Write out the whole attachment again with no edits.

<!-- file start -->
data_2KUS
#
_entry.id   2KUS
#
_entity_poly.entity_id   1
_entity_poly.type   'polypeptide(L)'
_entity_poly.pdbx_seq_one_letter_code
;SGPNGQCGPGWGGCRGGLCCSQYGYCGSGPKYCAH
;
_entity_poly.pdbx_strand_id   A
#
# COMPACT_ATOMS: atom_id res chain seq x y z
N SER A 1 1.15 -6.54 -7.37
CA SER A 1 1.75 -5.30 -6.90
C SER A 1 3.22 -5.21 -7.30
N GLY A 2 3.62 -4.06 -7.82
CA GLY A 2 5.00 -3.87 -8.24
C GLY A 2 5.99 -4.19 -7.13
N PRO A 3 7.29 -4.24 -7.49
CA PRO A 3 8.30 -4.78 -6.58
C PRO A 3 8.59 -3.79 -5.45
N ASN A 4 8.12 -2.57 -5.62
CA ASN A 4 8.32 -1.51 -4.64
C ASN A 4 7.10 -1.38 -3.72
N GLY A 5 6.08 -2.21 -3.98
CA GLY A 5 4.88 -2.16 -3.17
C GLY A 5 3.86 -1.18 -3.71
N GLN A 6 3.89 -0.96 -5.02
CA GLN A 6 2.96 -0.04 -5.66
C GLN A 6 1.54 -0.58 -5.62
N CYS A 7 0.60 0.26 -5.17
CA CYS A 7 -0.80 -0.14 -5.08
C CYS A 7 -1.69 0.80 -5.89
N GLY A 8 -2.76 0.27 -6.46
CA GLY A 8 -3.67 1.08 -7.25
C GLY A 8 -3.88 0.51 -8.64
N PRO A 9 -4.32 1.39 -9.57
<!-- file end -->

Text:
data_2KUS
#
_entry.id   2KUS
#
_entity_poly.entity_id   1
_entity_poly.type   'polypeptide(L)'
_entity_poly.pdbx_seq_one_letter_code
;SGPNGQCGPGWGGCRGGLCCSQYGYCGSGPKYCAH
;
_entity_poly.pdbx_strand_id   A
#
# COMPACT_ATOMS: atom_id res chain seq x y z
N SER A 1 1.15 -6.54 -7.37
CA SER A 1 1.75 -5.30 -6.90
C SER A 1 3.22 -5.21 -7.30
N GLY A 2 3.62 -4.06 -7.82
CA GLY A 2 5.00 -3.87 -8.24
C GLY A 2 5.99 -4.19 -7.13
N PRO A 3 7.29 -4.24 -7.49
CA PRO A 3 8.30 -4.78 -6.58
C PRO A 3 8.59 -3.79 -5.45
N ASN A 4 8.12 -2.57 -5.62
CA ASN A 4 8.32 -1.51 -4.64
C ASN A 4 7.10 -1.38 -3.72
N GLY A 5 6.08 -2.21 -3.98
CA GLY A 5 4.88 -2.16 -3.17
C GLY A 5 3.86 -1.18 -3.71
N GLN A 6 3.89 -0.96 -5.02
CA GLN A 6 2.96 -0.04 -5.66
C GLN A 6 1.54 -0.58 -5.62
N CYS A 7 0.60 0.26 -5.17
CA CYS A 7 -0.80 -0.14 -5.08
C CYS A 7 -1.69 0.80 -5.89
N GLY A 8 -2.76 0.27 -6.46
CA GLY A 8 -3.67 1.08 -7.25
C GLY A 8 -3.88 0.51 -8.64
N PRO A 9 -4.32 1.39 -9.57